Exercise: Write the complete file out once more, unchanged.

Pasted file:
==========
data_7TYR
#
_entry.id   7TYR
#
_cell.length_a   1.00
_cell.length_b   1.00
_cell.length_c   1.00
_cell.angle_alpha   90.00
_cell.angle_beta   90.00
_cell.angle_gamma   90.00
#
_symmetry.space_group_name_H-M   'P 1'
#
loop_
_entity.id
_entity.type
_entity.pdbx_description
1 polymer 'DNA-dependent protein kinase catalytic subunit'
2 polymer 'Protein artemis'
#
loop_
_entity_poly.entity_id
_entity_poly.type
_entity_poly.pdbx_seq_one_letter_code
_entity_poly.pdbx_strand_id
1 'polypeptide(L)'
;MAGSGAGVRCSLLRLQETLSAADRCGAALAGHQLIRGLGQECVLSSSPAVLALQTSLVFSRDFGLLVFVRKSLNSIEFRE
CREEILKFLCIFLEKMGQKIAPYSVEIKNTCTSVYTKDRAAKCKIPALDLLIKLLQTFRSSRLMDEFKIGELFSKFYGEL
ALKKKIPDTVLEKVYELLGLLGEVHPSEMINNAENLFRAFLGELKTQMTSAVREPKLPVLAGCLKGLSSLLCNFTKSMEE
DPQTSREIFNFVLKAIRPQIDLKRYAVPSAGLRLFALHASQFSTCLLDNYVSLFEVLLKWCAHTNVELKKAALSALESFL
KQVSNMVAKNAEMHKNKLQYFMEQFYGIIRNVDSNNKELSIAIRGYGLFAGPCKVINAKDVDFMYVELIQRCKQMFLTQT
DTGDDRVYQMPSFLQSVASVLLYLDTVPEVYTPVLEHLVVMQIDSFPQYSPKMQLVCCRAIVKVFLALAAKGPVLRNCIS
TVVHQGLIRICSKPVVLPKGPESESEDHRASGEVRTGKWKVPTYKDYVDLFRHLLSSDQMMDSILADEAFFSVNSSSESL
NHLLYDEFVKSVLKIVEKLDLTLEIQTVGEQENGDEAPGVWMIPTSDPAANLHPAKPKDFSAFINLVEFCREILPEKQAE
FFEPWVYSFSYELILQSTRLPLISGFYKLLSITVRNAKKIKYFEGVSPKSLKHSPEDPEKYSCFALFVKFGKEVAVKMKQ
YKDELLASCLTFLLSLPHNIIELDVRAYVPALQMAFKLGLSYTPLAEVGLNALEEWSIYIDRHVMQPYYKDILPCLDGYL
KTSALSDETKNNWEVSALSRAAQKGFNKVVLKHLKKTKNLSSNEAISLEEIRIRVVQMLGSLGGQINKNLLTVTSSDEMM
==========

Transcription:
data_7TYR
#
_entry.id   7TYR
#
_cell.length_a   1.00
_cell.length_b   1.00
_cell.length_c   1.00
_cell.angle_alpha   90.00
_cell.angle_beta   90.00
_cell.angle_gamma   90.00
#
_symmetry.space_group_name_H-M   'P 1'
#
loop_
_entity.id
_entity.type
_entity.pdbx_description
1 polymer 'DNA-dependent protein kinase catalytic subunit'
2 polymer 'Protein artemis'
#
loop_
_entity_poly.entity_id
_entity_poly.type
_entity_poly.pdbx_seq_one_letter_code
_entity_poly.pdbx_strand_id
1 'polypeptide(L)'
;MAGSGAGVRCSLLRLQETLSAADRCGAALAGHQLIRGLGQECVLSSSPAVLALQTSLVFSRDFGLLVFVRKSLNSIEFRE
CREEILKFLCIFLEKMGQKIAPYSVEIKNTCTSVYTKDRAAKCKIPALDLLIKLLQTFRSSRLMDEFKIGELFSKFYGEL
ALKKKIPDTVLEKVYELLGLLGEVHPSEMINNAENLFRAFLGELKTQMTSAVREPKLPVLAGCLKGLSSLLCNFTKSMEE
DPQTSREIFNFVLKAIRPQIDLKRYAVPSAGLRLFALHASQFSTCLLDNYVSLFEVLLKWCAHTNVELKKAALSALESFL
KQVSNMVAKNAEMHKNKLQYFMEQFYGIIRNVDSNNKELSIAIRGYGLFAGPCKVINAKDVDFMYVELIQRCKQMFLTQT
DTGDDRVYQMPSFLQSVASVLLYLDTVPEVYTPVLEHLVVMQIDSFPQYSPKMQLVCCRAIVKVFLALAAKGPVLRNCIS
TVVHQGLIRICSKPVVLPKGPESESEDHRASGEVRTGKWKVPTYKDYVDLFRHLLSSDQMMDSILADEAFFSVNSSSESL
NHLLYDEFVKSVLKIVEKLDLTLEIQTVGEQENGDEAPGVWMIPTSDPAANLHPAKPKDFSAFINLVEFCREILPEKQAE
FFEPWVYSFSYELILQSTRLPLISGFYKLLSITVRNAKKIKYFEGVSPKSLKHSPEDPEKYSCFALFVKFGKEVAVKMKQ
YKDELLASCLTFLLSLPHNIIELDVRAYVPALQMAFKLGLSYTPLAEVGLNALEEWSIYIDRHVMQPYYKDILPCLDGYL
KTSALSDETKNNWEVSALSRAAQKGFNKVVLKHLKKTKNLSSNEAISLEEIRIRVVQMLGSLGGQINKNLLTVTSSDEMM